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land which may not have been brought about by the working of those slow every-day processes which are in progress now.
There can be no dispute regarding the abundance of the upheavals, subsidences, and dislocations which the crust of the earth bas undergone; but that our valleys and ravines are not mere cracks, would seem to be put beyond dispute by the fact that for one valley which happens to run along the line of a dislocation, there MoreI dare say, fifty or a hundred which do not.* are, over, it can be shown that out of every valley and glen a great mass of solid rock has been carried bodily away, and that even the highest mountain-tops have suffered a similar loss. If we could restore the missing material, we should, in truth, be able to fill up the glens and valleys again, so that the mountainous parts of the country would thus be turned into rolling table-lands.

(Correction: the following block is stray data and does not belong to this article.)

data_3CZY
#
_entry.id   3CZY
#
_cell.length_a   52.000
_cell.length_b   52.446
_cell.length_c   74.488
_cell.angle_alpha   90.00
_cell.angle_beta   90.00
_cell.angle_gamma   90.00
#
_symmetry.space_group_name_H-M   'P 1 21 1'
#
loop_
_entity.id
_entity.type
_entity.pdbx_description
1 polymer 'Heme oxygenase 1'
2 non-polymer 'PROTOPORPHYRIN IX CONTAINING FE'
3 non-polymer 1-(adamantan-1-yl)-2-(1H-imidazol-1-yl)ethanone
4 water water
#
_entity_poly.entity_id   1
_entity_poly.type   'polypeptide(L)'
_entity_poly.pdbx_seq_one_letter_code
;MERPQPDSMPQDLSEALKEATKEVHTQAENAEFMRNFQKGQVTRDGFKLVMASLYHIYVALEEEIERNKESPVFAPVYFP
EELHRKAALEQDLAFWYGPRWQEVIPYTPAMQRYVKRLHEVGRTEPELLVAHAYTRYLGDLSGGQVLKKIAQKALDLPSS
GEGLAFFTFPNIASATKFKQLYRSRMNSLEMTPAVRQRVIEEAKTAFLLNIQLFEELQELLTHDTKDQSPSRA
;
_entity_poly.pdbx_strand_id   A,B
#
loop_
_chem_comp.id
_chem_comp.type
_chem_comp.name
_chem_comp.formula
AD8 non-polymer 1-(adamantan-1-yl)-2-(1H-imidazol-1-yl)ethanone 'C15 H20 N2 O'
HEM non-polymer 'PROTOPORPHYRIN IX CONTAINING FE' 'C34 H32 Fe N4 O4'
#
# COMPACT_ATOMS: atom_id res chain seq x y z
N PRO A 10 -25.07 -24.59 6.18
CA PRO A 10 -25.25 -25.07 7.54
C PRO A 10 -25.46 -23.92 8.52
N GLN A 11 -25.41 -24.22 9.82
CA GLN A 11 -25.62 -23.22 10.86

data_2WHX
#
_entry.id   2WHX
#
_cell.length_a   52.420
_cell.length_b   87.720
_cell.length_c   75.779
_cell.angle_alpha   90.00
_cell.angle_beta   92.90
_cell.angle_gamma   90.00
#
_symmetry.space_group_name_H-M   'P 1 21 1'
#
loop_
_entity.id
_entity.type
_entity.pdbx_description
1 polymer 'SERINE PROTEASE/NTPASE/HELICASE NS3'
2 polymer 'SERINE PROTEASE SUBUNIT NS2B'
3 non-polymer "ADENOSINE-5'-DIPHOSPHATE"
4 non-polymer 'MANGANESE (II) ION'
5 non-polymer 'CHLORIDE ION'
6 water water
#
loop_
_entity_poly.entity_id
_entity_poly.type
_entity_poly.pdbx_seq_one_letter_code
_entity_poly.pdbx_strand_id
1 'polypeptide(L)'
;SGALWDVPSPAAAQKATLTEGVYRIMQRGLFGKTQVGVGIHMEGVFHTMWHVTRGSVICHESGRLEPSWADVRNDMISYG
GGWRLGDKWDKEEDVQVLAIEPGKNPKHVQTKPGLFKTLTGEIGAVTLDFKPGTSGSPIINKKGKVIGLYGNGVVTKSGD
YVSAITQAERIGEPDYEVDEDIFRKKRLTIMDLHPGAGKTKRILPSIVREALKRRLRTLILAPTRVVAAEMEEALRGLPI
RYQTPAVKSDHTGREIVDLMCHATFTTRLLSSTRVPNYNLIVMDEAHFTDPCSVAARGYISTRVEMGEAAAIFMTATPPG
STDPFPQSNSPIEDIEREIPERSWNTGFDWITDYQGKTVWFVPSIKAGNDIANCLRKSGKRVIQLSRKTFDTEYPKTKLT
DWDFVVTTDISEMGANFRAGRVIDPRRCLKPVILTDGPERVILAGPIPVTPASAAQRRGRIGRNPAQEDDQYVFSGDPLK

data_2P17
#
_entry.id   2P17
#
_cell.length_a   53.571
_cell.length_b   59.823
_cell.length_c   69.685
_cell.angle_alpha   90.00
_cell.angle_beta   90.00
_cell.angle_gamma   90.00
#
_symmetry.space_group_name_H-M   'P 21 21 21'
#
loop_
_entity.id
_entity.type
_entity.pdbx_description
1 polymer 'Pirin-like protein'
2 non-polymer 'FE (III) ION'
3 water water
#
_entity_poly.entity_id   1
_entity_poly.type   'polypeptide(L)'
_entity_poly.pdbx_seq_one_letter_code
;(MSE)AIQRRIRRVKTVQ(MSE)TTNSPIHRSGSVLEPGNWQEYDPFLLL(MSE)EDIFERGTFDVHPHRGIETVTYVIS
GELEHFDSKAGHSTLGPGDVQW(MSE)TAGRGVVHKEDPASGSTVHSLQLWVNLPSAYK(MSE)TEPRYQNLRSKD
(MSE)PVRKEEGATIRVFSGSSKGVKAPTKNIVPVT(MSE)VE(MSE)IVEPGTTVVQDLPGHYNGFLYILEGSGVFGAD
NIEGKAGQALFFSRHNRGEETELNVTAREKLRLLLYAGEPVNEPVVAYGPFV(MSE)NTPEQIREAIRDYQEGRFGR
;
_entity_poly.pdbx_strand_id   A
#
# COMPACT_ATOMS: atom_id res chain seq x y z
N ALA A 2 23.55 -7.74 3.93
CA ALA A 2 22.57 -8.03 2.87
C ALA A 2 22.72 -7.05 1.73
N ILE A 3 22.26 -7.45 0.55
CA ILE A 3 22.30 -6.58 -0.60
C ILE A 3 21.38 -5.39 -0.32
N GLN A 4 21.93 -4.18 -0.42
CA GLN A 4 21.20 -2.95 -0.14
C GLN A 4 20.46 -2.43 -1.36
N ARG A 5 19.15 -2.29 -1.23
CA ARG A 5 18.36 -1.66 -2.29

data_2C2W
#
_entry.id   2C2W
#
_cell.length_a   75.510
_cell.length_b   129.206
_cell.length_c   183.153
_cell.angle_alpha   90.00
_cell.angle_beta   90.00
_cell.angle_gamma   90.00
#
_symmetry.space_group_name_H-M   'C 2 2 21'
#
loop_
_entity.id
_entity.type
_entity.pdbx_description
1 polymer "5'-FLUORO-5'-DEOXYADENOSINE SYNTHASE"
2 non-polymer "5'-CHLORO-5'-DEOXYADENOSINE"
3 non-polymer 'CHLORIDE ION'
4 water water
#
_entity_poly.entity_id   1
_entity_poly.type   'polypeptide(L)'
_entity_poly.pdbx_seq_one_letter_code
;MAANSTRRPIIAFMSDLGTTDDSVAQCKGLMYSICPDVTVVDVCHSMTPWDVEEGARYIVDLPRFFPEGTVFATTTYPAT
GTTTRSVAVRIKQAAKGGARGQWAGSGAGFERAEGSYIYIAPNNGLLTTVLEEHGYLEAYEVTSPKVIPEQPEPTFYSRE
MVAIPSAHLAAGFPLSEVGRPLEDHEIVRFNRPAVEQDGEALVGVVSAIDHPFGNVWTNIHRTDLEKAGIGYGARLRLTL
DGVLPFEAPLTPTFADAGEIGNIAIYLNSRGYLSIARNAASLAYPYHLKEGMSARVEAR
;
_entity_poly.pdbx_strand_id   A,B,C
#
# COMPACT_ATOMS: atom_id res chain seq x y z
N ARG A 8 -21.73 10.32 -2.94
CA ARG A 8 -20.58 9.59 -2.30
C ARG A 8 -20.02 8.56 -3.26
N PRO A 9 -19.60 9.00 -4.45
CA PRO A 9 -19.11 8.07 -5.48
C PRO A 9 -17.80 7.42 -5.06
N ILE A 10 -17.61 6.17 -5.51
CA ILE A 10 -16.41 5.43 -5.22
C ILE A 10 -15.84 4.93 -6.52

But perhaps the most evident argument against the doctrine of fracture and convulsion, and in favour of the Huttonian theory of erosion, is to be found in the very grouping of the valleys themselves. It appears to me hard to see how a thoughtful survey of the configuration of a land-surface can lead to any other conclu'sion, than that "the mountains have been formed by the hollowing out of the valleys, and the valleys have been hollowed out by the attrition of hard materials coming from the mountains.”
Did the reader ever stand on a flat shore and watch how the water, which had soaked into the sand just below the upper limit of the tide, trickled down the seaward slope towards the pools and shallows on the lower part of the beach? He could hardly find a better illustration of the drainage of a country. The water that oozes out from below high-tide mark, begins by degrees to gather into tiny runnels; these gain size and speed as they descend, often flowing into each other, and thus with their united torrent cutting narrow and sometimes tortuous channels for themselves out of the sand. If the locality be a favourable one, these miniature rivers may be seen undermining their banks, and sweeping the debris away to sea. Thus the sand which wore, perhaps, a